Well, this morning in my Update on Lil Pete- Our Friday Furry Find, I told you that when I went to check on Lil Pete, his nest was completely empty and he was gone. After checking on the nest, we went to a meeting at church and then to a birthday party.
When we got home, the kids and I took naps, then we all had dinner, etc, etc.
This evening, after dinner, the kids and I went outside to play while Brian was working on the wiring for the outdoor speakers. I saw a bit of movement by the rose bed out of the corner of my eye and it startled me. So, I went over to look, and what to my wondering eyes should appear… one little bunny with two tiny ears!
Lil Pete came back! He was actually caught in the crevice between the two red bricks pictured above. So, I had to scoot him out. While I was at it, I noticed a fellow littermate on the lawn that apparently tried to jump off the bricks and didn’t survive. If Mrs. Cottontail did move the nest, she forgot to tell Lil Pete, cause he was trying to find it.
Lil Pete looks a little less robust than yesterday, but his eyes were open today. From everything that I have read, as long as these little guys have that little white patch on their forehead, they are not ready to be left on their own. I also read that I shouldn’t try to feed it or give it anything to drink, because it could actually harm him. I do know that mother rabbits typically only visit their young in the early morning and at dusk, to prevent predators from noticing their whereabouts. Cottontail bunnies start venturing from their nests around two weeks old, but are not fully weaned until between four and five weeks old.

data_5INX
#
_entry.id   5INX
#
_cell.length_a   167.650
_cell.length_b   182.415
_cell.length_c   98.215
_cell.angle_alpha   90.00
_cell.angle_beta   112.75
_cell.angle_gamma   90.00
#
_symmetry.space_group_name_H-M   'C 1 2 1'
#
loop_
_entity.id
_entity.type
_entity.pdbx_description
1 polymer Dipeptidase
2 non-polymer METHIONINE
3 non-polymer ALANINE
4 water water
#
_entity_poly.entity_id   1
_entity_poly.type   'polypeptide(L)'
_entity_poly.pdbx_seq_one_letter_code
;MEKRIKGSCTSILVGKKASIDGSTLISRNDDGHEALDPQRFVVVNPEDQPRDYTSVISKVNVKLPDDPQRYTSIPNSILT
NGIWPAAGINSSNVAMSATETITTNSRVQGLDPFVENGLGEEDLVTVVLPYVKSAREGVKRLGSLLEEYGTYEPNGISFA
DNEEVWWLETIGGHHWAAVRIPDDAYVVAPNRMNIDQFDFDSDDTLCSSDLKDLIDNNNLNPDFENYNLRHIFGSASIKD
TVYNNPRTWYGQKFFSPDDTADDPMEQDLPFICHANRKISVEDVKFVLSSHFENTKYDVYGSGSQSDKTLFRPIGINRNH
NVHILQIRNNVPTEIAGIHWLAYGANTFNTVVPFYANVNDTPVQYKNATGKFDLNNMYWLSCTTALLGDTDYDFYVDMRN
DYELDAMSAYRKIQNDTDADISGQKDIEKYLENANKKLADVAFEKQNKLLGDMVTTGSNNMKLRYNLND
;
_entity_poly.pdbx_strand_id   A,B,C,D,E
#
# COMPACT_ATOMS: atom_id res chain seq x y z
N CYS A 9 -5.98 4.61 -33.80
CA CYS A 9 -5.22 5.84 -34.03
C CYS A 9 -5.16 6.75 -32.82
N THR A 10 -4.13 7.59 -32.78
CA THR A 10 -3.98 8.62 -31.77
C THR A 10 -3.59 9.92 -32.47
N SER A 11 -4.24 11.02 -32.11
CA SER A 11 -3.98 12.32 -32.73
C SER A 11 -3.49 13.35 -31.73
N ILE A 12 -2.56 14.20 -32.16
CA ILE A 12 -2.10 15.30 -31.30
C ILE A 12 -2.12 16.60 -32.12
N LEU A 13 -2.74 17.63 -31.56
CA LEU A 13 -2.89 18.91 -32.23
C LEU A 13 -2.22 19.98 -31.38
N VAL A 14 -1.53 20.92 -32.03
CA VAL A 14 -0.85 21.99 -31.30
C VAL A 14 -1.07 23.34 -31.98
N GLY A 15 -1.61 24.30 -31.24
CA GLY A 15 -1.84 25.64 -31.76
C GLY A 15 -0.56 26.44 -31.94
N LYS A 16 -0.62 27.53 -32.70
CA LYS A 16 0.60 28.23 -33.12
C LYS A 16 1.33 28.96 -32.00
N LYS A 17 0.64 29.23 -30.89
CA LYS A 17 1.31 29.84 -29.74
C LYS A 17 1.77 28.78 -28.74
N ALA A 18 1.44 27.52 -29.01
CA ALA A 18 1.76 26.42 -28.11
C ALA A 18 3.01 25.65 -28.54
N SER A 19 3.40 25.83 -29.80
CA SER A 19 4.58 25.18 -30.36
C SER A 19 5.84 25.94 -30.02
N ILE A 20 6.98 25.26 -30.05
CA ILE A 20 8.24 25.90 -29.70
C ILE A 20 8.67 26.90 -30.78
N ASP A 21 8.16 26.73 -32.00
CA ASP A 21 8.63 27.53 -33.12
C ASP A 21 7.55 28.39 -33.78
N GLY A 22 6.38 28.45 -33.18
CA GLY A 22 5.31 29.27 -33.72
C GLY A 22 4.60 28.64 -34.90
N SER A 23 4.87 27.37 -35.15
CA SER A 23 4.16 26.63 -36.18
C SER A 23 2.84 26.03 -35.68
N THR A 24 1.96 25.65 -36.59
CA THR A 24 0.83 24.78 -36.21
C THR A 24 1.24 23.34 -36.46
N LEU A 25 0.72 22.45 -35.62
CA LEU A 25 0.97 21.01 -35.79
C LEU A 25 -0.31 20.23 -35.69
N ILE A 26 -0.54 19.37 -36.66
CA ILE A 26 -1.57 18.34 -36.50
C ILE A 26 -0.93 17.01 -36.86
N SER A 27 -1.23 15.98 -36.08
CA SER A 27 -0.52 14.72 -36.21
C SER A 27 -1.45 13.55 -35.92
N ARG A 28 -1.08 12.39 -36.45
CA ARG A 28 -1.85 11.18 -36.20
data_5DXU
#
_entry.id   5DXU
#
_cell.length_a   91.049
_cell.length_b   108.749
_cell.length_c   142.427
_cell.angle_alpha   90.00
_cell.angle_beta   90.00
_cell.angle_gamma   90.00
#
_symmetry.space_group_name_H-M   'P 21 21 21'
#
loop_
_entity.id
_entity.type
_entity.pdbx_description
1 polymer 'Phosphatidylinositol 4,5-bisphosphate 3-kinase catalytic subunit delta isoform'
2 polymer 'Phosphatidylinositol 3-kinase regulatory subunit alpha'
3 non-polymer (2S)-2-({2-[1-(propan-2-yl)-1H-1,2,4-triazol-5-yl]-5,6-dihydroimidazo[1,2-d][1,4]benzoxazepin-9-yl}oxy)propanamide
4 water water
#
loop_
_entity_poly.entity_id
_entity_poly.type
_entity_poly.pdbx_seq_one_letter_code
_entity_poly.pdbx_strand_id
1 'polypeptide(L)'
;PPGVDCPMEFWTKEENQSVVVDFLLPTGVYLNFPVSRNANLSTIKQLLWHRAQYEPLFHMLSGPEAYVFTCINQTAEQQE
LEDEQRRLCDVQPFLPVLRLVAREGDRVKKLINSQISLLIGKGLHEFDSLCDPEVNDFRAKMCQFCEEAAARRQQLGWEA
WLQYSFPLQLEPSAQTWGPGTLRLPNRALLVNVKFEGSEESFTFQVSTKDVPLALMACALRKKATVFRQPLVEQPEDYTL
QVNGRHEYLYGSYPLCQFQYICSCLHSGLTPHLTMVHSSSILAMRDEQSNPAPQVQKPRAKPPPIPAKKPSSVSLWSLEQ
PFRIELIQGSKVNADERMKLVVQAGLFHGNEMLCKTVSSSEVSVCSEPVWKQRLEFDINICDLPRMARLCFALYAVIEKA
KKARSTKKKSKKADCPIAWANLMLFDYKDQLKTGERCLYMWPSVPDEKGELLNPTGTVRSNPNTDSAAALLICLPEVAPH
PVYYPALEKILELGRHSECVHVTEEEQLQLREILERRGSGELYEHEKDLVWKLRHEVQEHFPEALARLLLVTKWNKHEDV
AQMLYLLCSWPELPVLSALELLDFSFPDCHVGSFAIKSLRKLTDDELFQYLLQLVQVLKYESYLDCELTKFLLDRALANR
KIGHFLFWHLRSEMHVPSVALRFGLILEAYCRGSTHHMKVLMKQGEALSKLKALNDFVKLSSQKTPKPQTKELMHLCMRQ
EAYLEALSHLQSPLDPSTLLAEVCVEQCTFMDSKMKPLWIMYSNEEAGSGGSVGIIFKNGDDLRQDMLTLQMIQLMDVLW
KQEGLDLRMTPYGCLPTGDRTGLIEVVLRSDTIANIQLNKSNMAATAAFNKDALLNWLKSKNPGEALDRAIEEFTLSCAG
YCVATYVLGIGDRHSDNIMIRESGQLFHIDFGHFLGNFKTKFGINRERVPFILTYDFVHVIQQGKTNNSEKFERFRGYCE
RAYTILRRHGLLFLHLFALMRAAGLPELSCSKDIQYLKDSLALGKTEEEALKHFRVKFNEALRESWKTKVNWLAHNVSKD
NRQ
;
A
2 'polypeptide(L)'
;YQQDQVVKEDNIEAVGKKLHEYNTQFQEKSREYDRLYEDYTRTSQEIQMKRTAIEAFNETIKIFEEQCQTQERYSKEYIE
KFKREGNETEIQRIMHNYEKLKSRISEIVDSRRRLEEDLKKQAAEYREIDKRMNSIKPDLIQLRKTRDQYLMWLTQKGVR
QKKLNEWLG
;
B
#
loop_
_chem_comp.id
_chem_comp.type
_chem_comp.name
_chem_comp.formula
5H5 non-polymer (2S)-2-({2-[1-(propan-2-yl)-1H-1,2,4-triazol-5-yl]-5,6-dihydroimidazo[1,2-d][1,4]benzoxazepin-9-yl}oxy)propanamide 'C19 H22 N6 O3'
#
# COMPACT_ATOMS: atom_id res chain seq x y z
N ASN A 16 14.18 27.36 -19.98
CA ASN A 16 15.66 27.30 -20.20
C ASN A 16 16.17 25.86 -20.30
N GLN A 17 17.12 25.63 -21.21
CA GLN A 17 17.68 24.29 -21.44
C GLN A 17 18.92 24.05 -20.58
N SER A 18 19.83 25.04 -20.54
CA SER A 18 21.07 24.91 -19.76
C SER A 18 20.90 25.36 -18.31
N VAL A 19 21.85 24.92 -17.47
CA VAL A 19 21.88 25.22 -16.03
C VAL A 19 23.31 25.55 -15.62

Since the kids saw Lil Pete this time, I had to work real hard to keep them from bothering him. Finally, I just had to be brutal and tell Mister that if he touched Lil Pete, his mommy wouldn’t come back to take care of him and he would die. That seemed to get through to him, because he went off to play.
While the kids weren’t looking, I put Lil Pete back in his nest and moved the sand turtle lid over to provide a little more protection for the nest, but left it angled to allow Mrs. Cottontail easy access should she decide to visit tonight.
Knowing that two of his littermates have already perished left me feeling quite bad for Lil Pete. So, I put a call out to the Wildlife Center of Missouri. Since it was after hours, I had to leave a message with a request for a return call.
A volunteer returned my call. After I explained the situation, he asked several questions, including Lil Pete’s approximate size, whether or not Lil Pete’s eyes were open, and if Lil Pete’s ears were standing up or still flat against his head. After I answered his questions, he instructed me to leave Lil Pete in the nest overnight again, and to check again in the morning to see how he is. He also instructed me to call the Center in the morning, to see if I would need to bring Lil Pete in for rehabilitation.